A MONTH ago Collingwood assistant coach Brenton Sanderson might have been waking up in the middle of the night thinking about forward structures.

Now, he's burning the midnight oil tuning into web seminars from the University of Michigan.

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Sanderson is among the large majority of assistant coaches to have been stood down as a result of the AFL's decision to pause the season until at least May 31 as the coronavirus swept across Australia. Around 80 per cent of club and League staff were in the same position. 


But the former Adelaide coach is intent on making the most of his stint away from the Magpies, wasting no time in signing up to online courses to "upskill" during the isolation period.

It sees Sanderson, who has been at Collingwood since 2016 and overseas the forwards group, get up once a week at 2am to dial into the course from America.

"We're always looking for time to further your education and this is probably the perfect opportunity. There's some gaps in my CV and some areas I want to get better at," Sanderson told AFL.com.au.

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"Quite a few courses and seminars are being offered at the moment at reduced prices or even free, so I picked up this one at the University of Michigan, and I've been following them and done some courses through them before. This is an executive educational module around leadership and management."

With three young children at home, Sanderson said the middle of the night was perhaps the most productive time to be undertaking the study, which has a focus on organisational and leadership resilience in challenging times.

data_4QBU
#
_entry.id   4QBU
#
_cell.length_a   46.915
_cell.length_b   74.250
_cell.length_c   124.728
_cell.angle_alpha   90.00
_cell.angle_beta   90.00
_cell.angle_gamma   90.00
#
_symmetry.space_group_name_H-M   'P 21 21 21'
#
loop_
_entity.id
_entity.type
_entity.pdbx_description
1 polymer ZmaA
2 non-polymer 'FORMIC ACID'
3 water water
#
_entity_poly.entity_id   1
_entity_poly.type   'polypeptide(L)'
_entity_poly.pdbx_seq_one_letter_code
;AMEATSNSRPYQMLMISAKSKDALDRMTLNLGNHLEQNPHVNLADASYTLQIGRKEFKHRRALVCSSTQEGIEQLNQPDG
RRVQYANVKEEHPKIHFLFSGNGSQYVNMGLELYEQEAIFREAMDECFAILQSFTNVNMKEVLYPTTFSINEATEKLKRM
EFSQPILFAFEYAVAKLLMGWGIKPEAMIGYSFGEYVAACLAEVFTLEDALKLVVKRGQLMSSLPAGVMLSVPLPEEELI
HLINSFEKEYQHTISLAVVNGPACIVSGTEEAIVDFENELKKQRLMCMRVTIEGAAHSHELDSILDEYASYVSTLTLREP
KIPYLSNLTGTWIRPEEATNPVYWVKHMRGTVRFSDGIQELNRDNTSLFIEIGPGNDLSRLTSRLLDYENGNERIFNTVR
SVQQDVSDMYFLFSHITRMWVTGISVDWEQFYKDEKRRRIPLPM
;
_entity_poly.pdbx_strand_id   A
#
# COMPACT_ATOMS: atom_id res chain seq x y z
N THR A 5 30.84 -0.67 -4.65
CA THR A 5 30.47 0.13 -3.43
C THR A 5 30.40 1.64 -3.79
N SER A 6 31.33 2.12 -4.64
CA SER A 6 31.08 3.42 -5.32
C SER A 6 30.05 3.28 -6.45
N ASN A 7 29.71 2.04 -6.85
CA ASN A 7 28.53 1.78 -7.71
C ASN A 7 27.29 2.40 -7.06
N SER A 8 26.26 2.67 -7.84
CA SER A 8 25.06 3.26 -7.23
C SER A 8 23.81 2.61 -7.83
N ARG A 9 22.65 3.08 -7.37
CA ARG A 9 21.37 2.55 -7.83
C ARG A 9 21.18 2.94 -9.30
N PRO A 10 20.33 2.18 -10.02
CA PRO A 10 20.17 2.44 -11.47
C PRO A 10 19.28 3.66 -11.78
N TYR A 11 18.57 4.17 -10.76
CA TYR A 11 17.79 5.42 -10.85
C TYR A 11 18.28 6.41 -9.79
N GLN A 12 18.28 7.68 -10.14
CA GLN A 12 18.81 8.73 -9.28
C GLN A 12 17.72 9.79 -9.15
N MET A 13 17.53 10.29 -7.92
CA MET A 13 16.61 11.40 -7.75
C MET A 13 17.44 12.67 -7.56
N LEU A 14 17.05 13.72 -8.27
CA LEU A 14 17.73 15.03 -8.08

We understand that footy departments are going to look very different, but the extent of the change is unknown

- Brenton Sanderson

The online room sees around 2000 students from around the globe log in for the 90-minute session and be able to pose questions, answer polls and communicate with the presenter.

Sanderson will also partake in a communication and presenting course, which he thinks should aid his coaching, while also jumping into a "contract law masterclass", with ambitions to move into different areas of the football landscape in the future.

"That's something that interests me as well if you want to head down the path of list management or management roles down the track post-coaching, there's a couple of really good online courses coming up around contract law," he said.

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"There's opportunities to look for diversity on your CV to have a really solid foundation for potentially a new world in what things might look like. You might have to be a bit more [varied] with what you're capable of doing at a footy club in the short-term."

The former Geelong defender was heavily involved in the talent pathway as the head coach of the NAB AFL Academy after departing Adelaide before joining the Magpies ahead of the 2017 campaign.

He has been keeping in touch with Magpies players via regular text messages, but hasn't been given any direction yet from the club about the structure of their set-up upon football returning.



Clubs have been warned they will likely need to cut $1 million from their football department soft cap this year and $2 million the following season, putting jobs under threat.

"We understand that footy departments are going to look very different, but the extent of the change is unknown," Sanderson said.

"It would be a shame to lose good people out of the industry. It feels like it would be hard to get back to that level we had with less resources at a club's disposal.

"If you went with less coaches or analysts or fitness staff or medical team, there has to be a tipping point somewhere. "I know economically it's impossible to assume where the club's going to get to, but you would hate to see really good people forced to leave the industry."